The other hard part is the actual stitching. There seem to be two basic styles of stitching the bundles of needles as you go along. Once is sort of a straight stitch from the back side to the front side, and you just keep "wrapping" the needle bundles catching part of the row below as you go. The other way is to stitch diagonally from the BACK left side of your previous stitch coming forward and through the pine needles to the RIGHT and front of the previous stitch row. It's a much more slanted stitch, but makes for a prettier up and down lacing look to the basket. You'll have to either get a book or watch a Youtube video for how the stitching is done. I'm still trying to figure it out! Carol has been making baskets for over 15 years and her stitching is wonderful!

I ended up trying to take out the stitches and start over. I had made so many "extra" stitches to secure all my loose pine needle ends that it was no simple matter to pull the needles out and use them again. I ended up cutting through the needles with a pair of wire cutters and scrapping the whole thing. Now I have to go get more needles to make a basket. It takes a LOT of needles to make a 6" basket.  But I'm determined to try again.  It's also not easy to find really long needles..The best ones are 12" and longer. They are called appropriately enough, "long needle pines". There are LOTS of long needles in Gulf State Park, but not 12" and longer. Long needle pines for basket weaving are also found in Missouri, Mississippi and Florida. 

The cool thing about pine needle baskets, is all the neat bases and nuts you can use to decorate your baskets as you go...Hickory nuts and walnuts seem to be favorite accent pieces on the baskets. Agates are another popular bottom for the baskets. I am so disappointed I didn't get some agates back at the Diamond Caverns gift shop when we were there. But the agates have to be dipped in some kind of rosin to be able to drill holes in them before using them as a base. Oh, well...I'm sure I will find some on our travels this year....The leather bases with designs burned into them were cool, too....Here's one Carol has started using a leather base.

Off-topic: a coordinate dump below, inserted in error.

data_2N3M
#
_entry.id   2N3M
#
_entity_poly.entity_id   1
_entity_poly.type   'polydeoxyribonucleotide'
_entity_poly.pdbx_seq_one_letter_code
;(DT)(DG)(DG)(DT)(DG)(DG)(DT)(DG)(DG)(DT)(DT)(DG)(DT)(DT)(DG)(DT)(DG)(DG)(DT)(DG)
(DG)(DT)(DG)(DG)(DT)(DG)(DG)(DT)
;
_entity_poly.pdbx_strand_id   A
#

I am inspired and I am going to try and keep learning how to do this...We leave in a week, and I want to try and get my first basket made with Carol's help before leaving and having to do it on my own....Wish me luck! Hopefully, next time, I'll have a photo of a finished basket I've made--or not!  Sigh.......

Sunday, November 11, 2012

Hats Off!

To those who serve our country....

I am so proud of my daughter who is a first lieutenant in the Virginia Army National Guard and who has served in Iraq. She's a great logistician for the Army and a great leader. She does her job well, and makes me so proud! It's Veteran's Day today, and I really enjoyed seeing the photos posted on MSN in their galleries, and reading Facebook and blogs with special mentions about Veterans' Day--loved the poems and stories I saw today....
To those people who, when reflecting a difference of opinion on blogs, aren't afraid to say who they really are, instead of hiding behind "anonymous" and making nasty, rude comments. I'm amazed at how rude some people are on blogs I read..But then, I shouldn't be, because the world is made up of all kinds of people and rudeness seems to be the norm these days. Why that is, we could discuss for days, so I won't. It just bothers me that kindness, respect, caring and politeness are rare.  I've tried very hard to bring my daughters up to be kind, to respect their elders, to show compassion and empathy for others. I think I have succeeded!  My daughters are both loving, caring, compassionate people....